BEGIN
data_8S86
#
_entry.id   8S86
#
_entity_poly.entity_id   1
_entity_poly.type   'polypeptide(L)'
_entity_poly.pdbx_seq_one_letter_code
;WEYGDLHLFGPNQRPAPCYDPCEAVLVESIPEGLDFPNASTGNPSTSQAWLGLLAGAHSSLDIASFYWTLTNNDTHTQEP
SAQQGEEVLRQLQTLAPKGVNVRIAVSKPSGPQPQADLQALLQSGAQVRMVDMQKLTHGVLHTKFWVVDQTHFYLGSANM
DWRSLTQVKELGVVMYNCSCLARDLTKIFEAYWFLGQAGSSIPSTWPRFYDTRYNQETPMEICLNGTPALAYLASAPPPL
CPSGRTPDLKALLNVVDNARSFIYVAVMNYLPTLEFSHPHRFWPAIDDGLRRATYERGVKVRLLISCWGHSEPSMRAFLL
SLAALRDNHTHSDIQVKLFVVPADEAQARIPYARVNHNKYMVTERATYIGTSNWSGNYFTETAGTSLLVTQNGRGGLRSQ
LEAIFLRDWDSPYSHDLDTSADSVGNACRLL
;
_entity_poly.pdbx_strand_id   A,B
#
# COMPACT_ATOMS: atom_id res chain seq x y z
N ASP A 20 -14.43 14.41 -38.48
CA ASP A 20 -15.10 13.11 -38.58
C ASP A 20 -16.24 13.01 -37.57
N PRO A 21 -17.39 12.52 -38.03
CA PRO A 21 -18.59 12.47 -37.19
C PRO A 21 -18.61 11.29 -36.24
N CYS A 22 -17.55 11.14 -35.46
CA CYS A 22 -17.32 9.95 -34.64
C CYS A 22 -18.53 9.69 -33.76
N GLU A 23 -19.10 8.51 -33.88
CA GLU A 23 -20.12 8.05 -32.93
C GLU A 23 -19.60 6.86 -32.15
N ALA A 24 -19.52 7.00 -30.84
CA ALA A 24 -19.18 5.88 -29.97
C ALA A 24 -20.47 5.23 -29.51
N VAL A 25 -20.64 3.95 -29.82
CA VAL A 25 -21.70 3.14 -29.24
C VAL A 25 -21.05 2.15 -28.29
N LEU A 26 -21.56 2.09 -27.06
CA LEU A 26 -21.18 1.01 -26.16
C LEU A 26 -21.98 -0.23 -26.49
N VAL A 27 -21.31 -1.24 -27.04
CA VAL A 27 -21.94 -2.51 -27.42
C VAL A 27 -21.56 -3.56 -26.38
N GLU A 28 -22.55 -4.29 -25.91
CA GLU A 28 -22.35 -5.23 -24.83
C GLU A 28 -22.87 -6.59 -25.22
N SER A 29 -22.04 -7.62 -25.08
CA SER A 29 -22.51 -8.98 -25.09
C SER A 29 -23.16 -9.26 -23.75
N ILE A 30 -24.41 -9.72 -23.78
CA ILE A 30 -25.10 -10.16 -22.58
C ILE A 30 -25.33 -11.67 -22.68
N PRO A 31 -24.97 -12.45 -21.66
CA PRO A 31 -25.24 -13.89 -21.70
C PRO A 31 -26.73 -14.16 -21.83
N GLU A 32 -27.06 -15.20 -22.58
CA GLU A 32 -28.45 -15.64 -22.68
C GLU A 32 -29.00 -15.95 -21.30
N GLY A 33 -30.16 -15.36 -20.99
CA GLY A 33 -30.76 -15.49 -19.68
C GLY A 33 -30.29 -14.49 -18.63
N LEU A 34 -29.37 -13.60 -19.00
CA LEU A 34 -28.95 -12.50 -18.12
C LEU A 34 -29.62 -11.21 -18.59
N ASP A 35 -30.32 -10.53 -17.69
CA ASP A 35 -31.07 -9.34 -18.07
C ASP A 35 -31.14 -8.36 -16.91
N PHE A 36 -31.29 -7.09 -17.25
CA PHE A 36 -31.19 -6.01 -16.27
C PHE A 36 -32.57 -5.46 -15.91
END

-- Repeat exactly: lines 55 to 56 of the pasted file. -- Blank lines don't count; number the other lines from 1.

CA GLU A 32 -28.45 -15.64 -22.68
C GLU A 32 -29.00 -15.95 -21.30